You reach inside for your voice, what comes up with it are things you’ve been pushing down in order to carry on. So you can excavate some of the grief that’s in the heart.”Briony Greenhill
Music making exercises the brain as well as the body, but singing is particularly beneficial for improving breathing, posture and muscle tension. Listening to and participating in music has been shown to be effective in pain relief, too, probably due to the release of neurochemicals such as β-endorphin (a natural painkiller responsible for the “high” experienced after intense exercise).Jacques Launay, Postdoctoral Researcher in Experimental Psychology, University of Oxford
Singing is very athletic and you are using a lot of your muscles,” said the tenor Nicky Spence, who will help mentor participants. “Opera singers are really strong, you have to really look after yourself.Edgar-Jones
So, if singing has the power to create such a positive impact, why isn’t everyone doing it?
For too long, many people believe that those who can sing are those, who the West has defined, as good at it.
When in fact, we can ALL sing…if we choose to.
That’s why we’re on a mission to reframe how people think about and experience their voice from the ground up.
Our ever-growing community understands the importance of singing and feels empowered to explore their voice every single day.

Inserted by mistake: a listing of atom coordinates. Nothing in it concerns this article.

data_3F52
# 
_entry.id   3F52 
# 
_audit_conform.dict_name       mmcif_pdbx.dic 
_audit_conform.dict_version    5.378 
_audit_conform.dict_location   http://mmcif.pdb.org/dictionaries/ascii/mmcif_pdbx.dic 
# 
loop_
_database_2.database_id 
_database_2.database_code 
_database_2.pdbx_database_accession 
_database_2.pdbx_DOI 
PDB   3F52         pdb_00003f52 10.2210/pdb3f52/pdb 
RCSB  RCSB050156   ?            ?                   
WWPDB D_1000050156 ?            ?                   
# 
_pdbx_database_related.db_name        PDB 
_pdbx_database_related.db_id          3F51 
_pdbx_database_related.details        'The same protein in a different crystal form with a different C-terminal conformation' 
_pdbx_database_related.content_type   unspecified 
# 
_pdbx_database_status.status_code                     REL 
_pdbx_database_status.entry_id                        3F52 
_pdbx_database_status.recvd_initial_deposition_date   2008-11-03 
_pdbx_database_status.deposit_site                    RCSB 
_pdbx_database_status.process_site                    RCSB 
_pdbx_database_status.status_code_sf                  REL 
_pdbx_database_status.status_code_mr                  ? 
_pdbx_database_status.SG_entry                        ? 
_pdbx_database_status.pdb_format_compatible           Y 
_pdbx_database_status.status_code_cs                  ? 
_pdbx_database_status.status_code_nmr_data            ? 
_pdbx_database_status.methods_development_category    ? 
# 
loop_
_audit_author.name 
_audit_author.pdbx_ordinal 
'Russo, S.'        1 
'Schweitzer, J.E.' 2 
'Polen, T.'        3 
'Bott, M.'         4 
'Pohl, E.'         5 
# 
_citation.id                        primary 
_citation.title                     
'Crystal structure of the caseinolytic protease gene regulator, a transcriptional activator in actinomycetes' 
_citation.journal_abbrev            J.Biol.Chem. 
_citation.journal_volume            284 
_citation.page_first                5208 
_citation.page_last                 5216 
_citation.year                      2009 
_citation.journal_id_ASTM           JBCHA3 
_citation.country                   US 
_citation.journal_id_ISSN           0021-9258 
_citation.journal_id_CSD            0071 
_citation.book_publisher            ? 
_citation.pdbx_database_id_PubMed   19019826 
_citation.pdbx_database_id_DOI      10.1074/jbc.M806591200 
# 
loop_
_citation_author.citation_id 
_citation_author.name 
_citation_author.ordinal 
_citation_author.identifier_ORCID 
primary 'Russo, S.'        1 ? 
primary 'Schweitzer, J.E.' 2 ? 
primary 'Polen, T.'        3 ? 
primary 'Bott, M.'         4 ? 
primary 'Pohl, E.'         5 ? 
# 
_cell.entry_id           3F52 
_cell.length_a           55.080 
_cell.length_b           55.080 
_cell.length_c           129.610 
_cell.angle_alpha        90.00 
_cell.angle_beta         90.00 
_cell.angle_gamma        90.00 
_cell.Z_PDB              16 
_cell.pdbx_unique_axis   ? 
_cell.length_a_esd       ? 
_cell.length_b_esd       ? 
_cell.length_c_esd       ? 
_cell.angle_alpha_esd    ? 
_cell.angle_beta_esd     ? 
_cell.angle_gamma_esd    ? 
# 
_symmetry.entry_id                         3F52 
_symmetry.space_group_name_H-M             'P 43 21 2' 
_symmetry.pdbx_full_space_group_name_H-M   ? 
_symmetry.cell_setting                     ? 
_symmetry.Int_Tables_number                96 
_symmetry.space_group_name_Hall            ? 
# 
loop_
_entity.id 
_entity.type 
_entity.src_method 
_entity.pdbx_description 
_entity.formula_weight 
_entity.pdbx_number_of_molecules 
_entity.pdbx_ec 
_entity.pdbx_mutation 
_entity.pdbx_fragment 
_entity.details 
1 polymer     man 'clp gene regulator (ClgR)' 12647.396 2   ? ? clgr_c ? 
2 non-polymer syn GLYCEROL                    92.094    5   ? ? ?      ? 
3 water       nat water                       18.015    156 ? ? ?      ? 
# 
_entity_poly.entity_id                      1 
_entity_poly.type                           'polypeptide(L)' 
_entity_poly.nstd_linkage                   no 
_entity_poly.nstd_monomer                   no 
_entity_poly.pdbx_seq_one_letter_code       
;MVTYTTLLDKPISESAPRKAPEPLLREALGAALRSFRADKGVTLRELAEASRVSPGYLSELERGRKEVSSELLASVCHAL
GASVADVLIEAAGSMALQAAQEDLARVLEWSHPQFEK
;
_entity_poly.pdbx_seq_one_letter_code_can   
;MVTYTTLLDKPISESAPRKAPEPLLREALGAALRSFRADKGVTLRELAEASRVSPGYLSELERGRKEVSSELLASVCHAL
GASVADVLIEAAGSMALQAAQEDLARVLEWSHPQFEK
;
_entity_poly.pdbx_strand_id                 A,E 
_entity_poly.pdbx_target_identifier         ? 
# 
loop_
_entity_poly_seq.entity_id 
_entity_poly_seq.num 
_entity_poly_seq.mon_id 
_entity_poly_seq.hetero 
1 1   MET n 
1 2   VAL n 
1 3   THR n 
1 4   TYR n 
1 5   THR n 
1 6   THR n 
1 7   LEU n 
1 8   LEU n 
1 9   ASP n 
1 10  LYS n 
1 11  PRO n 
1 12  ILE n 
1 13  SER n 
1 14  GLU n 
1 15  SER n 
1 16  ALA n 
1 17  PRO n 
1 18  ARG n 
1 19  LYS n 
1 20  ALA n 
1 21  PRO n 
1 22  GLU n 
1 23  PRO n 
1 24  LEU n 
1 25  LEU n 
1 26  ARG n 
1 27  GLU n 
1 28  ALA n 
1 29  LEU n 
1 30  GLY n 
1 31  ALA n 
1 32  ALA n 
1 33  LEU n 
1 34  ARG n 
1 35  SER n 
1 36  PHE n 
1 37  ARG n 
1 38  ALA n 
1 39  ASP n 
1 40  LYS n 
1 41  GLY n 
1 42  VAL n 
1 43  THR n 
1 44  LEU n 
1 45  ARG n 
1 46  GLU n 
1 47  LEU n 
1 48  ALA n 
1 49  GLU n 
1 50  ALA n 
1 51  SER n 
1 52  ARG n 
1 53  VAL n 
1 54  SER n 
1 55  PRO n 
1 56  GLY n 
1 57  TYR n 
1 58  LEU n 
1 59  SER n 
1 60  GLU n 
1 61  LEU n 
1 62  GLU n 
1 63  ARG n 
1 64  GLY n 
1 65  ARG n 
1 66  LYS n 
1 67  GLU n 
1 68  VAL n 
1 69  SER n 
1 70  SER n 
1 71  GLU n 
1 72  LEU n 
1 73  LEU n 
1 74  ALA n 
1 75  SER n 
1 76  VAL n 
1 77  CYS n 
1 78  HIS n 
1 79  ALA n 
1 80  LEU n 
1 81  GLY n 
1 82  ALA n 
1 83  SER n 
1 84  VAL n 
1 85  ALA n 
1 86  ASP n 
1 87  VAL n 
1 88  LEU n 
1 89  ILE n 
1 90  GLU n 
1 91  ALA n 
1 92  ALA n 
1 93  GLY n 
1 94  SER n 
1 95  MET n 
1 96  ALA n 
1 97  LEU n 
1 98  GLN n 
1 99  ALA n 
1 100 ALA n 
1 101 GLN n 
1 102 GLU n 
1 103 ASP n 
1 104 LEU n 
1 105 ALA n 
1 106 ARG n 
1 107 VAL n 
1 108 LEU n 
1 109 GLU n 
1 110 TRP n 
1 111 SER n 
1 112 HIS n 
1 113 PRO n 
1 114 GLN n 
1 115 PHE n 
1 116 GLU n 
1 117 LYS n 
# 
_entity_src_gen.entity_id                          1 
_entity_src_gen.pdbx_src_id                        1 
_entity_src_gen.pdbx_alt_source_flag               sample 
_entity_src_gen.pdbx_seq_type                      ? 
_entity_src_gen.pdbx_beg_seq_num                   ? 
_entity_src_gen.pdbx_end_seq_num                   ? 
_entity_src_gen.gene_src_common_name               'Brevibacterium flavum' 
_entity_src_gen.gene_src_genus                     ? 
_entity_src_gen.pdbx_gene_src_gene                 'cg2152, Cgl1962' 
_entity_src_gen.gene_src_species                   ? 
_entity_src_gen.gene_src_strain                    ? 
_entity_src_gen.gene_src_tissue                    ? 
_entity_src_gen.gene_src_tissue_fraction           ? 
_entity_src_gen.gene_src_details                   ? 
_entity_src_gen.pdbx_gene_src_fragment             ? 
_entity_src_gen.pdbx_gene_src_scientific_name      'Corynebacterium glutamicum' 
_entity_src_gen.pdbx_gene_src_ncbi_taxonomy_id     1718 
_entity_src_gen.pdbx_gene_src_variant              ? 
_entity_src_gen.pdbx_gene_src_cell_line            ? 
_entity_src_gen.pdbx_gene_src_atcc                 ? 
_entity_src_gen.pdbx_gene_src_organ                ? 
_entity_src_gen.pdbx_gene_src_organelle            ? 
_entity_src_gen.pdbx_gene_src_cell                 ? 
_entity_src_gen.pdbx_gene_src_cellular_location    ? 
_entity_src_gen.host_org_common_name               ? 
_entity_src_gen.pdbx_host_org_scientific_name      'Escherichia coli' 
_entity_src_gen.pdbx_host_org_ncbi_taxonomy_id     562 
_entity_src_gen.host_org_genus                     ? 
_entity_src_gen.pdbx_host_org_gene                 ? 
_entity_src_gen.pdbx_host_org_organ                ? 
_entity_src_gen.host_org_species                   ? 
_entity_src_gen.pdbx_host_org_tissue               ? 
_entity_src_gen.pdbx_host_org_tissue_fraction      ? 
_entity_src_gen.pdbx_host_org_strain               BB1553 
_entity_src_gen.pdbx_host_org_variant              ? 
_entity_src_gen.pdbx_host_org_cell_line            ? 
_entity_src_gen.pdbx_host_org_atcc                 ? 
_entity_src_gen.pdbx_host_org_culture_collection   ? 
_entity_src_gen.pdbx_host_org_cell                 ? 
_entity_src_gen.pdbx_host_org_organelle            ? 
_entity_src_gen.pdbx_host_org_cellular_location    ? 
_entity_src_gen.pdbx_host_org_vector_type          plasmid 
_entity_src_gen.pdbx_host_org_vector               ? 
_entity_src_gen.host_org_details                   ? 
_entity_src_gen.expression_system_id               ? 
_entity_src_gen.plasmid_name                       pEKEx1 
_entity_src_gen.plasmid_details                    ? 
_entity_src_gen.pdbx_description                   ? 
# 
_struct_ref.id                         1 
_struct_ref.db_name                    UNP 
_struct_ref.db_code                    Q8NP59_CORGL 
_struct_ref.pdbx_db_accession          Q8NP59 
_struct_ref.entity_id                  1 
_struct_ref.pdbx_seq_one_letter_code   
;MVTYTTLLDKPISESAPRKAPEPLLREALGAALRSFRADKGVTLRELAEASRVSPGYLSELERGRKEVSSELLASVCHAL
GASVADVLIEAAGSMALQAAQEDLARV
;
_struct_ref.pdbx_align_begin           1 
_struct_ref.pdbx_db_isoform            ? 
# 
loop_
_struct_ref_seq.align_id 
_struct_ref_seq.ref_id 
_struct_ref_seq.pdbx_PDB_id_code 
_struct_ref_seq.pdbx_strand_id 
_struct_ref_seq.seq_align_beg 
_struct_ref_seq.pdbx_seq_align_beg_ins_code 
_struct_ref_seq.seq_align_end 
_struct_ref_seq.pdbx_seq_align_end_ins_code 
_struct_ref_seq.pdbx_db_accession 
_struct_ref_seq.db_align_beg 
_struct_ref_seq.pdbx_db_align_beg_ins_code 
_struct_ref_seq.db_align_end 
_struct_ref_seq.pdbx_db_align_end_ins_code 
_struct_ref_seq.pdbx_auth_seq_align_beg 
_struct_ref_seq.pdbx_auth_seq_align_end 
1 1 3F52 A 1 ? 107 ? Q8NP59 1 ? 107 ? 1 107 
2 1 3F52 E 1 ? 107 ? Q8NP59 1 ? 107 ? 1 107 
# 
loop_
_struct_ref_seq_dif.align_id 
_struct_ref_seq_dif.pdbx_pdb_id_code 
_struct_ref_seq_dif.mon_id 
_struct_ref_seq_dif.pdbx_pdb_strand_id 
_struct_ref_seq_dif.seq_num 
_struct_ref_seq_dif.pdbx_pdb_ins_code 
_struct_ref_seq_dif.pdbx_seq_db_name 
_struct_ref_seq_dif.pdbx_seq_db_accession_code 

Confidence in our own voice exists on a spectrum.
Yet, by exercising it just like we would a muscle, we can inspire more strength not only in ourselves but our communities too.
2. Social Cohesion and Singing
You can’t not be happy when you’re singing. It brings out the best side in everyone and a feeling of togetherness. I think there’s a lot of power in finding songs that really connect with how you’re feeling. It can be quite therapeutic.Yasmin Khaliq – Why People are Desperate to Sing Amid Pandemic – BBC News
It isn’t a coincidence that when the world was locked down or in despair people around the world took to their balconies and the streets to SING, to spark joy.
It was instinctual, it was therapy, it was community spirit embodied!
Think about football – these people aren’t singing just to be good at it, they’re singing together in celebration, to lift us, and for the pure fun of it!
Singing has the power to make everyone perceive certain emotions without bias, boundaries or limitations and connects us in ways that other things simply can’t.
Social Cohesion and Singing in the News:
Singing is to coast into the hearts of the people who listen, to tell them that life is to live, that love is there, that nothing is a promise, but that beauty exists, and must be hunted for and found.Joan Baez